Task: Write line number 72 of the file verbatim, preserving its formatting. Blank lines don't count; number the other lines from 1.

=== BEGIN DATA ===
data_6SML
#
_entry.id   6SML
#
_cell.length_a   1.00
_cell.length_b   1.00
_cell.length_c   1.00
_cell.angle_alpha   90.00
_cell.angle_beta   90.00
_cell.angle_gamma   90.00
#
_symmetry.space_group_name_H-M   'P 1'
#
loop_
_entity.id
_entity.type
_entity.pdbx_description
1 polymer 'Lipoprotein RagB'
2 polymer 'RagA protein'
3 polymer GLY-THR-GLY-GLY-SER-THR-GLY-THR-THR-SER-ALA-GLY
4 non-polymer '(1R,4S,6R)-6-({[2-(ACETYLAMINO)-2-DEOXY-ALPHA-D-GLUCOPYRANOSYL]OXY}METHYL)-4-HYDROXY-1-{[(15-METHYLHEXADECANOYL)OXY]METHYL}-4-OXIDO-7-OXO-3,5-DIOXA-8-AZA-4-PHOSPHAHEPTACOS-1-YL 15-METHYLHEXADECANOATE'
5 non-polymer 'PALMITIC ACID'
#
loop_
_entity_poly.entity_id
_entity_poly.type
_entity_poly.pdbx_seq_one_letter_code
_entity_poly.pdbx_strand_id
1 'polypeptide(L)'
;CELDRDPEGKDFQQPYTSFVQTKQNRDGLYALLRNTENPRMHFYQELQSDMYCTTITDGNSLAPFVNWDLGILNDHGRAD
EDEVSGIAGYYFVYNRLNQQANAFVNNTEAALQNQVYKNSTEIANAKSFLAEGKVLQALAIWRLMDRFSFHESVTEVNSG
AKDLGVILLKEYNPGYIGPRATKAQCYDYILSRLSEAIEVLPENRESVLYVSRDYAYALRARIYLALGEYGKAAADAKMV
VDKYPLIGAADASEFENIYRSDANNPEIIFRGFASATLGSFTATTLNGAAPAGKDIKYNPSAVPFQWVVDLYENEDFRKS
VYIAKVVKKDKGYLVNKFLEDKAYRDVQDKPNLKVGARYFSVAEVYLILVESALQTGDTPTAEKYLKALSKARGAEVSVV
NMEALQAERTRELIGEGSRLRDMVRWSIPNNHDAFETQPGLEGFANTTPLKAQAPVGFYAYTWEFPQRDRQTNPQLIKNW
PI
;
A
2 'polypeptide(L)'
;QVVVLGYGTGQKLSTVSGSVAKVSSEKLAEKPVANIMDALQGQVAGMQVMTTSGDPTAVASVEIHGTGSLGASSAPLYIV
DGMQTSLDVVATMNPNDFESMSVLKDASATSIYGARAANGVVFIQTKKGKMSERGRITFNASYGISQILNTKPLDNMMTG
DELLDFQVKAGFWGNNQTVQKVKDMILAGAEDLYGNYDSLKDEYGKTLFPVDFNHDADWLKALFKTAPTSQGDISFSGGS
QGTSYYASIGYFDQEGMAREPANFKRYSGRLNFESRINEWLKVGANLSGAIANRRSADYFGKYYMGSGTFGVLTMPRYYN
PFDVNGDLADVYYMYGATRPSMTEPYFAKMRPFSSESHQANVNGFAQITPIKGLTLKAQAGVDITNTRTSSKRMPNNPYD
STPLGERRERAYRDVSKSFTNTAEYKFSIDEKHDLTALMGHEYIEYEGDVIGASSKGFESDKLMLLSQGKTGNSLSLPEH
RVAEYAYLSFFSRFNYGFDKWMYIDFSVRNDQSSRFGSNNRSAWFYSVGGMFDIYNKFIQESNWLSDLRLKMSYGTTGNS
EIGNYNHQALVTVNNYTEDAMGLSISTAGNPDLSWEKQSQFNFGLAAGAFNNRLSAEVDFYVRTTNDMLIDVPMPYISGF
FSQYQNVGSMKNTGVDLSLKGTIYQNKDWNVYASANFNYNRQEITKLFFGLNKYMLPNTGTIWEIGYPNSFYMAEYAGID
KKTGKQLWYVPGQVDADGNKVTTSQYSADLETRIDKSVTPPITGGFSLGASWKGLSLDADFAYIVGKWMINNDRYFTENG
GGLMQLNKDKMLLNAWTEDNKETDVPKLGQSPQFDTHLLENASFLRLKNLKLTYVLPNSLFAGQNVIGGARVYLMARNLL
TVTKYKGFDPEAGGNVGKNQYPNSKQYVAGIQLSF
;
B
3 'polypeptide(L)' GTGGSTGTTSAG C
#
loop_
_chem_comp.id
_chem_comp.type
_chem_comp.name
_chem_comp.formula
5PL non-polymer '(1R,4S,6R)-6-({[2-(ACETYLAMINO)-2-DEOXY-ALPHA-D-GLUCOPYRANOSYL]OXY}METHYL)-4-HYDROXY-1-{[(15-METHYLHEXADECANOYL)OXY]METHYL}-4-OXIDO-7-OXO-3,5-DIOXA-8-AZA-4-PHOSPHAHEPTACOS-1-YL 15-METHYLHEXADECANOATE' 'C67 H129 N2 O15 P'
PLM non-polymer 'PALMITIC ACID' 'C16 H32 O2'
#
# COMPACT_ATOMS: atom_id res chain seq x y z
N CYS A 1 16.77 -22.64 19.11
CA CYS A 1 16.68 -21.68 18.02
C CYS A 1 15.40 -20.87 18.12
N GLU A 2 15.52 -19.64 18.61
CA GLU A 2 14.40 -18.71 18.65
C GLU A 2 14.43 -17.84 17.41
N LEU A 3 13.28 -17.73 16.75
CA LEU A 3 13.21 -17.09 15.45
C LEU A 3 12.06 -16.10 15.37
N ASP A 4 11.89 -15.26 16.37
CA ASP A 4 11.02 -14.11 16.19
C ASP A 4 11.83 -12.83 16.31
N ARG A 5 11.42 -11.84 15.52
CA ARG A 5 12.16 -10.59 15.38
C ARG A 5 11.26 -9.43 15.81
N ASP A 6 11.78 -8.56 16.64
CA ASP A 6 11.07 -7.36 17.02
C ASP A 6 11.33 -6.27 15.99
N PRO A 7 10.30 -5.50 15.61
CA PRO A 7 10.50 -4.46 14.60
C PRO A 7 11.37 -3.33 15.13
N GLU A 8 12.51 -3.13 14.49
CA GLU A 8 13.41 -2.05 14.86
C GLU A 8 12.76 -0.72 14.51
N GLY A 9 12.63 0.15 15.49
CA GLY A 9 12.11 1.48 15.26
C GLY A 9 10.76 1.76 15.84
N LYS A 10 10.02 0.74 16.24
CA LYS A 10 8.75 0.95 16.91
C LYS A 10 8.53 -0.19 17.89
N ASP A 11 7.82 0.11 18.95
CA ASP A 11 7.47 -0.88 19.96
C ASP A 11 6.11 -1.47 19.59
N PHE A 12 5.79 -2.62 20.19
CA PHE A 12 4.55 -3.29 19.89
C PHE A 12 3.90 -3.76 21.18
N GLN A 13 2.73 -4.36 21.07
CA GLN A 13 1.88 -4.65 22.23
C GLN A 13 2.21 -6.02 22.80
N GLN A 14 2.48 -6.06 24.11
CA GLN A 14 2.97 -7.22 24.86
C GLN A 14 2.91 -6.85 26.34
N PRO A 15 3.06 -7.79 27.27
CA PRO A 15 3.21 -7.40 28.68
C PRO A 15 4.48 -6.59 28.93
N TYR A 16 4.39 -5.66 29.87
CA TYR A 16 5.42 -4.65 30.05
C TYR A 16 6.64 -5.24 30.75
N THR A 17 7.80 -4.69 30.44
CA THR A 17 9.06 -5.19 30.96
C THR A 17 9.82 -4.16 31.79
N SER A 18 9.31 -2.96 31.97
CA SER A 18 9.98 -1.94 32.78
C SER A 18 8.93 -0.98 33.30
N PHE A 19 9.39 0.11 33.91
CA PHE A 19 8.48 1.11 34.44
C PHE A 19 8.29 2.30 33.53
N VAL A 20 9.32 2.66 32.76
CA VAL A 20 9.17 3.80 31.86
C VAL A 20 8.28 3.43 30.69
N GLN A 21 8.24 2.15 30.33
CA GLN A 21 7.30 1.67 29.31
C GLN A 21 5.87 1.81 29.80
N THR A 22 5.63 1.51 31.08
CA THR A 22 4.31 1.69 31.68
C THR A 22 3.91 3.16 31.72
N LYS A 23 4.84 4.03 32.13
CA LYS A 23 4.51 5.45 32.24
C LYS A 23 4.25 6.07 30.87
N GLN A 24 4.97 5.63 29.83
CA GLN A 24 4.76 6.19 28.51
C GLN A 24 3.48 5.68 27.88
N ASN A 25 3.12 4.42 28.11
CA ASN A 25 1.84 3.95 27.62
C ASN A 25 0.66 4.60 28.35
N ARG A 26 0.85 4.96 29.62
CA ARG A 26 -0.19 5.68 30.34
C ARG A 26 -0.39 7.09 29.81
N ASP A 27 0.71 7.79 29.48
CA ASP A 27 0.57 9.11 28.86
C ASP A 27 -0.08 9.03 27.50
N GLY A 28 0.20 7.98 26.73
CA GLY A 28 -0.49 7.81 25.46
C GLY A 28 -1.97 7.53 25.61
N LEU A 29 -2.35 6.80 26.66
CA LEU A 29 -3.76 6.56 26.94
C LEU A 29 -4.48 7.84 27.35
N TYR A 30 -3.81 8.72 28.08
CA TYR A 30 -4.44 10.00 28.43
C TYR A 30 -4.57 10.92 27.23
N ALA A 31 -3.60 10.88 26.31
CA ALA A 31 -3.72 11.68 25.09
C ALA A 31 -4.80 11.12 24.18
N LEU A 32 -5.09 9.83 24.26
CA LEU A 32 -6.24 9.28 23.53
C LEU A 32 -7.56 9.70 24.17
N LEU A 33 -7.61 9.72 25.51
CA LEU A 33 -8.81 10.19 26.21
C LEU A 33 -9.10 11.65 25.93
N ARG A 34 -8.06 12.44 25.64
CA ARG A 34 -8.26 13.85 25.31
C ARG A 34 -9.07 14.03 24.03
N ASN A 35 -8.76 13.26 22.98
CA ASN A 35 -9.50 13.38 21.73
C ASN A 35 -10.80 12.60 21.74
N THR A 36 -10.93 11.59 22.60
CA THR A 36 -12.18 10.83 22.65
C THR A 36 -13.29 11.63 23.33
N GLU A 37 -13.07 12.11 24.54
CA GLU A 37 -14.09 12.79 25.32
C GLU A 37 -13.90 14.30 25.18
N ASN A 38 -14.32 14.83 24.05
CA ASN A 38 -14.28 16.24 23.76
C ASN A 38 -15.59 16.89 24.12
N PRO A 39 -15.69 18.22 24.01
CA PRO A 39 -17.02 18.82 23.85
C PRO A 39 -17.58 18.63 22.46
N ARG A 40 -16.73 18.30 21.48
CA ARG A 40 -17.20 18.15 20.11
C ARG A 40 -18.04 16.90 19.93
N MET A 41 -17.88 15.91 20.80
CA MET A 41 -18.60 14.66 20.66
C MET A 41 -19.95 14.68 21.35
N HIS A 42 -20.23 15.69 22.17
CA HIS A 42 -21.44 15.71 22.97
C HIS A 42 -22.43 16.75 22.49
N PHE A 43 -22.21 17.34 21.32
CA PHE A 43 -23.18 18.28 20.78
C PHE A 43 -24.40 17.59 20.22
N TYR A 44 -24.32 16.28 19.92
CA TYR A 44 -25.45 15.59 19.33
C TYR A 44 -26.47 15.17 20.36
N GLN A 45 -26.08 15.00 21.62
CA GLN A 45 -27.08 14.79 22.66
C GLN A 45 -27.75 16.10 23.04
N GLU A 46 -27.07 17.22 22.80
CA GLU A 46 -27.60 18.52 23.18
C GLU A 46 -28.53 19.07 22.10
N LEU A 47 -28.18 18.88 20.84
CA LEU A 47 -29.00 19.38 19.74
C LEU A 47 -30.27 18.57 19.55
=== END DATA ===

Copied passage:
CA LEU A 3 13.21 -17.09 15.45